Grassley’s push for cameras and Barrett’s open mind likely won’t shift the norms on the court. Other justices have testified that they are open to the idea, but once seated on the court, they stick with the no-camera precedent.
Judiciary Chairman Lindsey Graham kicked off the third day of hearings with an effusive defense of Barrett’s personal views and lauded her as a role model for conservative women in American life.
“This hearing, to me, is an opportunity to not punch through a glass ceiling, but a reinforced concrete barrier around conservative women. You’re going to shatter that. I have never been more proud of the nominee than I am of you,” the South Carolina Republican said.
Conservatives of color and conservative women, Graham said, are among the most marginalized groups in America.
“There’s an effort by some in the liberal world to marginalize the contribution because you come out on a different side of an issue, particularly abortion,” Graham told Barrett, whose conservative bona fides have long been established.
The nomination to the Supreme Court of the first woman who is “unashamedly pro-life and embraces her faith without apology” was groundbreaking, he added. “And it will be a great signal to all young women who want to, who share your view of the world, that there’s a seat at the table for them.”
Iowa Republican Joni Ernst brought up her daughter, Libby, a prelaw student who is dissecting some of Barrett’s legal writings, and asked Barrett for words of encouragement.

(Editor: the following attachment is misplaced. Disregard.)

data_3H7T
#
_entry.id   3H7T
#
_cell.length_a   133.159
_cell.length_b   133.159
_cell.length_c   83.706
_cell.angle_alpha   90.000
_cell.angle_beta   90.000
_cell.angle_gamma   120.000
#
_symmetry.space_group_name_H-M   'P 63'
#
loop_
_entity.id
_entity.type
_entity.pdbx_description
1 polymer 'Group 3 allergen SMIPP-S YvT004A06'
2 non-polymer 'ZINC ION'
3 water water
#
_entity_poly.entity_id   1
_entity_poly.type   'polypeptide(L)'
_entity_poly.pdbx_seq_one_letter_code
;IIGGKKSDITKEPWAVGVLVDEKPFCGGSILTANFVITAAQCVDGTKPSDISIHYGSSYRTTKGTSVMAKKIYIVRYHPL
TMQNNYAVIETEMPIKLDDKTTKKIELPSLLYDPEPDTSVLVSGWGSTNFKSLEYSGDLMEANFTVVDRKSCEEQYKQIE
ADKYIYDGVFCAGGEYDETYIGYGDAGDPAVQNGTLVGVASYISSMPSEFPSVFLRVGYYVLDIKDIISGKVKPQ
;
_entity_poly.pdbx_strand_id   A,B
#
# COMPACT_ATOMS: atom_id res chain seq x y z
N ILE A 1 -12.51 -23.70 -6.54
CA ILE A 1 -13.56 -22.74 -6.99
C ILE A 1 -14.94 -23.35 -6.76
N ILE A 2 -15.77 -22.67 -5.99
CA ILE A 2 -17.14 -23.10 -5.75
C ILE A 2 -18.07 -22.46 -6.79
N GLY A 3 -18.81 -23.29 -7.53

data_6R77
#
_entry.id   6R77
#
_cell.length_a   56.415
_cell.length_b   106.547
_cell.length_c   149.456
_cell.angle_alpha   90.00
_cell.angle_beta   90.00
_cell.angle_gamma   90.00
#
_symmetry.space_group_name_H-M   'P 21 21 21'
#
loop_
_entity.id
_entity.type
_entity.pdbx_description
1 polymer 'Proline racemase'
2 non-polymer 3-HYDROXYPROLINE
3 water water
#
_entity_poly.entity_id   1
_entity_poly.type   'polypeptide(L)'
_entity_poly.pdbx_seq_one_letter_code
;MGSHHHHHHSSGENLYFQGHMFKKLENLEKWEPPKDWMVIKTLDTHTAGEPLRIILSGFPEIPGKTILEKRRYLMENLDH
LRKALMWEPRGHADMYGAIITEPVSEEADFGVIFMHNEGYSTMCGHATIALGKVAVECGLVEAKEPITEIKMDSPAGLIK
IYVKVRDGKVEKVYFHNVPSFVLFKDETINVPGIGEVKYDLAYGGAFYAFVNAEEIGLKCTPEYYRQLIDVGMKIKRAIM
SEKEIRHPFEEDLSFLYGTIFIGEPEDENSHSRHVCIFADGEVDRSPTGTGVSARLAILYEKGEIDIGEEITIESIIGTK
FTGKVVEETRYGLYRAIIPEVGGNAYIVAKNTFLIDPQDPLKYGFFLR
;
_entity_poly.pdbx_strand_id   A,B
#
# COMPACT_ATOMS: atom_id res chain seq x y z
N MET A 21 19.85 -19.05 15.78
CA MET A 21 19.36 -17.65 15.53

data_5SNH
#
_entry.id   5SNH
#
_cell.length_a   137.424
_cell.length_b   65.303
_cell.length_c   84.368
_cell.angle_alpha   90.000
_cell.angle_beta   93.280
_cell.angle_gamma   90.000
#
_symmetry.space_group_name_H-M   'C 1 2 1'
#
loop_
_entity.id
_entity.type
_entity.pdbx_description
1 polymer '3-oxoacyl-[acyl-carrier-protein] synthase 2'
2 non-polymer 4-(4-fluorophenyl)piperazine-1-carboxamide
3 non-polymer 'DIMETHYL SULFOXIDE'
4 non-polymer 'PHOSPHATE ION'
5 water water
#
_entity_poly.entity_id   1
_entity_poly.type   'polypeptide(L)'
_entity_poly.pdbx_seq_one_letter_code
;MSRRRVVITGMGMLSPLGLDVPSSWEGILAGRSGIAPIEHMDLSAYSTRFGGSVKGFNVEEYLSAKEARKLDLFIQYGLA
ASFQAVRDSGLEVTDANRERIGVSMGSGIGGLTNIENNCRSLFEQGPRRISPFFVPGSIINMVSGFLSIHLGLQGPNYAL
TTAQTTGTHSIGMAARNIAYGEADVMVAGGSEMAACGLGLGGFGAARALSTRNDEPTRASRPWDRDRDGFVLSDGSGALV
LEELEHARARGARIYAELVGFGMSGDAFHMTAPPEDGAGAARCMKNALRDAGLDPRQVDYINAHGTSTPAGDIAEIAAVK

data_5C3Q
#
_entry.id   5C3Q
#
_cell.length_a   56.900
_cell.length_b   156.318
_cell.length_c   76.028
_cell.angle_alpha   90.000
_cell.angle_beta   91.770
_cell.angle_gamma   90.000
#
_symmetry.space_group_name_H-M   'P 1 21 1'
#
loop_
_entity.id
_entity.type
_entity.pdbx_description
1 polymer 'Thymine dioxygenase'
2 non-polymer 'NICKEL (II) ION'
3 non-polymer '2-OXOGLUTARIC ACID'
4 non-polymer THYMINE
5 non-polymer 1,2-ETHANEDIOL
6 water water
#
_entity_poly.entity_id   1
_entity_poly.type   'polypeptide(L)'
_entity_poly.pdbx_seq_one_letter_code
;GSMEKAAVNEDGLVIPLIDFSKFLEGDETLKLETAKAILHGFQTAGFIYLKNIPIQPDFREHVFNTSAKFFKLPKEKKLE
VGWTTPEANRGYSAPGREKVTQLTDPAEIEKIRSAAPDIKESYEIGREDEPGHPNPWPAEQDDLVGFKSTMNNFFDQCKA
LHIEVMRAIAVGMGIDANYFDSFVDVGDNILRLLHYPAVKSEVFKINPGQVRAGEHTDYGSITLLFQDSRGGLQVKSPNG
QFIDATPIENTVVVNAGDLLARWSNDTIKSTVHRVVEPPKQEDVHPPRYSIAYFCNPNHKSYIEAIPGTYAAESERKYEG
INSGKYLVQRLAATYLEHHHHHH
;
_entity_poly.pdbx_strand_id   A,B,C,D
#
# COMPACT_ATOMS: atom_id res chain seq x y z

“I think I would say to be confident, to see what she wants. To have a plan,” Barrett offered.
The nominee continued with advice she said she had given to her own daughters.
“You shouldn’t let life just happen to you or sweep you along. You should identify what your objectives are and identify the kind of person that you want to be, and then make deliberate decisions to make that happen.”
Texas trash talk
With the Houston Astros getting outplayed by the Tampa Bay Rays in the American League Championship Series, it was a Nebraska Republican taking shots at the controversial Texas team.
Sen. Ben Sasse announced that he wanted to shift the conversation from “constitutional structure to baseball for a minute.”
He spent a significant portion of his time exploring an extended baseball metaphor and some trash talk, despite the nominee expressing limited interest in the sport when asked at the start.
Sasse launched into a rebuke of the Astros, calling the 2017 World Series champions “miserable cheaters” because, he said, “they steal signs.”
“They’ve done a whole bunch of miserable things historically, and they deserve to be punished probably more than they had been,” Sasse said.
He acknowledged that both Texans in the Senate, Republicans John Cornyn and Ted Cruz, also sit on the Judiciary panel and may have differing views.
Cornyn interjected, “Thank goodness the First Amendment protects that erroneous opinion.”
Cruz then said that he was tempted to make a parliamentary inquiry in the “unjustified broadside from the senator from Nebraska” and whether it violated Senate Rule 19.
“I decided not to when I came to the realization that Nebraska lacks a professional baseball team,” Cruz said, describing the attack as a “cry for help” while criticizing the University of Nebraska’s football team.